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Volatile Acidity

Wine spoilage is legally defined by volatile acidity, largely composed of acetic acid. Ezekeil Neeley, 2004

Volatile acidity refers to the steam distillable acids present in wine, primarily acetic acid but also lactic, formic, butyric, and propionic acids.  Commonly, these acids are measured by Cash Still, though now they can be measured by gas chromatography, HPLC or enzymatic methods.  The average level of acetic acid in a new dry table wine is less than 400 mg/L, though levels may range from undetectable up to 3g/L.

U.S. legal limits of Volatile Acidity:
Red Table Wine 1.2 g/L
White Table Wine 1.1 g/L

The aroma threshold for acetic acid in red wine varies from 600 mg/L and 900 mg/L, depending on the variety and style.  While acetic acid is generally considered a spoilage product (vinegar), some winemakers seek a low or barely detectible level of acetic acid to add to the perceived complexity of a wine.  In addition, the production of acetic acid will result in the concomitant formation of other, sometimes unpleasant, aroma compounds (see ethyl acetate and acetaldehyde).  These compounds have much lower sensory threshold than acetic acid—both acetaldehyde and ethyl acetate are detectable at less than 200 mg/L in wine.  In addition to the undesirable aromas, both acetic acid and acetaldehyde are toxic to Saccharomyces cerevisiae and may lead to stuck fermentations.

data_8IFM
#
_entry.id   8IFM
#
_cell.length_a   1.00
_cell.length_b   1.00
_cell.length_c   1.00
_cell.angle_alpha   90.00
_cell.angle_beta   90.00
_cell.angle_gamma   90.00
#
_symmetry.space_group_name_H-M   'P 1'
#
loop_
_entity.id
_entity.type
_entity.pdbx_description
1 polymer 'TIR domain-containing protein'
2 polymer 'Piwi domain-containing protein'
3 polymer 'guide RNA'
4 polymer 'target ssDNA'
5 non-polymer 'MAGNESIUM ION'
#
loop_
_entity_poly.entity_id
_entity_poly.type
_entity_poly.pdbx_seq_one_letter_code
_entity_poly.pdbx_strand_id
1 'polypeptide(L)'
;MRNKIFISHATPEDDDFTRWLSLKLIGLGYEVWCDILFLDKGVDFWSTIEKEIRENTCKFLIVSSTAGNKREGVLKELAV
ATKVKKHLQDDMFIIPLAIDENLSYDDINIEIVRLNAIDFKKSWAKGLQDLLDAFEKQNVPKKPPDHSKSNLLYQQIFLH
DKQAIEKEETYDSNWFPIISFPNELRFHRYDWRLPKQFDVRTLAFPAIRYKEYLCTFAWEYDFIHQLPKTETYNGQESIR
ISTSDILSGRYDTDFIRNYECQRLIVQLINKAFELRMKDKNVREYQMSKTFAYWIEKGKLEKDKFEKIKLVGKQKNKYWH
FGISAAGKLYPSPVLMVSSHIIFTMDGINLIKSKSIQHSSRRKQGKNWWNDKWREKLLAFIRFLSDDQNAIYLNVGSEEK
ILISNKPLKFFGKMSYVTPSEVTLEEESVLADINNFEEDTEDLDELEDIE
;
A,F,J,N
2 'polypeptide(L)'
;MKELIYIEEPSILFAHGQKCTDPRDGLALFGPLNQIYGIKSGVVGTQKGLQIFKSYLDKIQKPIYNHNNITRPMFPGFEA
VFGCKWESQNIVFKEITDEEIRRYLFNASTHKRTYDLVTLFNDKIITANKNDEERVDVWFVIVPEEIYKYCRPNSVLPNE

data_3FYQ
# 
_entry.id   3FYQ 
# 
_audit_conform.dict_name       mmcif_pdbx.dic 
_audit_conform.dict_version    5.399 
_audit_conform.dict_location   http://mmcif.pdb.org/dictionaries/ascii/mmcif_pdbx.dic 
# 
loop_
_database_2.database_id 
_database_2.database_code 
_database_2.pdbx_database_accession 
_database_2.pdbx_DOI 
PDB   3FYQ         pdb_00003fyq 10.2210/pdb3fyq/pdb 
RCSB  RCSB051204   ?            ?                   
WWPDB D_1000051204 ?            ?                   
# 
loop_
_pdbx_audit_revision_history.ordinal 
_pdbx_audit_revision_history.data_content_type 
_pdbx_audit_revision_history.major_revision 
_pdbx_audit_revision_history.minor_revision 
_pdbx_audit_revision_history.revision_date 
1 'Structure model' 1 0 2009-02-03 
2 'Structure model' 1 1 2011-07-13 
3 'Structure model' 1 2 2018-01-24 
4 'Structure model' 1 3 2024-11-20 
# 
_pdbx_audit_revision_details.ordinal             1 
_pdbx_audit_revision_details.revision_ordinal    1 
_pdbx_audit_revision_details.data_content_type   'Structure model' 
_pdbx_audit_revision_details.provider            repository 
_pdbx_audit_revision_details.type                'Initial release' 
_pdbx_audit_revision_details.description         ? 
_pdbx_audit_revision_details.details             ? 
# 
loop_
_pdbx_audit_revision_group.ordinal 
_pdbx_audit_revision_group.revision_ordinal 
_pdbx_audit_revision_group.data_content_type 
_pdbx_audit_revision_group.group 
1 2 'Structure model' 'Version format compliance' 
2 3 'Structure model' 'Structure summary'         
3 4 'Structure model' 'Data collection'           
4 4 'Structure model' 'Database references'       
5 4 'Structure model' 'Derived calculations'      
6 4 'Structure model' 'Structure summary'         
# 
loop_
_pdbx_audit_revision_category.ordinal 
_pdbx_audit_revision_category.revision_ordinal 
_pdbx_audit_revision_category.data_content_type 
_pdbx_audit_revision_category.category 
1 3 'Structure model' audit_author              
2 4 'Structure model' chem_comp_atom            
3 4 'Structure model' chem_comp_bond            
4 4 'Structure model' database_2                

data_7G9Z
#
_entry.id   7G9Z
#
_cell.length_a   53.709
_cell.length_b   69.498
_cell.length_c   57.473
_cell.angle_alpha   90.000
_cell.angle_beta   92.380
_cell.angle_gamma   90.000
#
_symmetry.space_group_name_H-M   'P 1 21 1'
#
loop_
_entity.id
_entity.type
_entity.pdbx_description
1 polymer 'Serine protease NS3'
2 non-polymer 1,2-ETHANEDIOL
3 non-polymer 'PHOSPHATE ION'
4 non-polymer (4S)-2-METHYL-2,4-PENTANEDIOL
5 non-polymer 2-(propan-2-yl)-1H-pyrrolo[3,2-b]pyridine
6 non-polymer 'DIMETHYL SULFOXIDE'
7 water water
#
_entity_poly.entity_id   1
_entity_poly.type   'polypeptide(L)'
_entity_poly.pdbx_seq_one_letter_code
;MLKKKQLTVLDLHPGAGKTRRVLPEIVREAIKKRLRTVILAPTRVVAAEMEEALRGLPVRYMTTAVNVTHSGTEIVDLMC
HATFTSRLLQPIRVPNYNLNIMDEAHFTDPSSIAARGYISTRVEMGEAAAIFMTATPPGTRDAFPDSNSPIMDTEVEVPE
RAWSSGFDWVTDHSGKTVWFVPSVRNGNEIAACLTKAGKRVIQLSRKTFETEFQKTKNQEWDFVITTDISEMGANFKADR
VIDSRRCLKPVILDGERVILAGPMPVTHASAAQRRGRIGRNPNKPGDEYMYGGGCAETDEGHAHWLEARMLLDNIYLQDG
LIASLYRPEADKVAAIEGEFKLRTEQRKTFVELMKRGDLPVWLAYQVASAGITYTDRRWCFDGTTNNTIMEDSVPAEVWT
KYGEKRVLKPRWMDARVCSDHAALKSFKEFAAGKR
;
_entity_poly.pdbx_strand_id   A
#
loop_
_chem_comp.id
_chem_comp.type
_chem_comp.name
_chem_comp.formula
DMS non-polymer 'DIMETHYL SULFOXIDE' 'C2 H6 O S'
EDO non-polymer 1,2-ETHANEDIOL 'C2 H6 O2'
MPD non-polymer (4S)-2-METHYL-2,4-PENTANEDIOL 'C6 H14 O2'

• The amount of volatile acidity found in sound grapes is negligible.  It is a byproduct of microbial metabolism.
  • Acetic acid bacteria (e.g. Acetobacter aceti which is used to make vinegar) is able to convert both glucose and ethanol to acetic acid.
  • Yeast found in the vineyard—Kloeckera, Hansenula, and Metschnikowia—are able to produce large amounts of acetic acid and ethyl acetate early in a fermentation, but his generally occurs only with damaged grapes.  This conversion can be prevented by the addition of sulfites at crush.
  • Most lactic acid bacteria will produce acetic acid from glucose if they are present when there is still significant amounts of sugar.
  • Of wine yeast, Saccharomyces strains will produce varying amounts, while Brettanomyces is a strong producer of acetic acid.
  • Dessert wines produced from botrysized (noble rot) grapes often have higher levels of acetic acid.  The Botrytis mold breaks open the grape skins, allowing the co-infection of the grapes with yeast or bacteria, mentioned above, that produce acetic acid.

Acetic acid bacteria require oxygen to grow, therefore, elimination of any air in wine containers and sulfur dioxide addition will limit their growth.  Likewise, rejection of moldy grapes will prevent possible problems.  Use of sulfur dioxide and inoculation with a low-V.A. producing strain of Saccharomyces may deter acetic acid producing yeast.

A relatively new method for removal of volatile acidity from a wine is reverse osmosis.  Blending may also help—a wine with high V.A. can be filtered (to remove the microbe responsible) and blended with a low V.A. wine, so that the acetic acid level is below the sensory threshold.

Ezekeil Neeley, 2004

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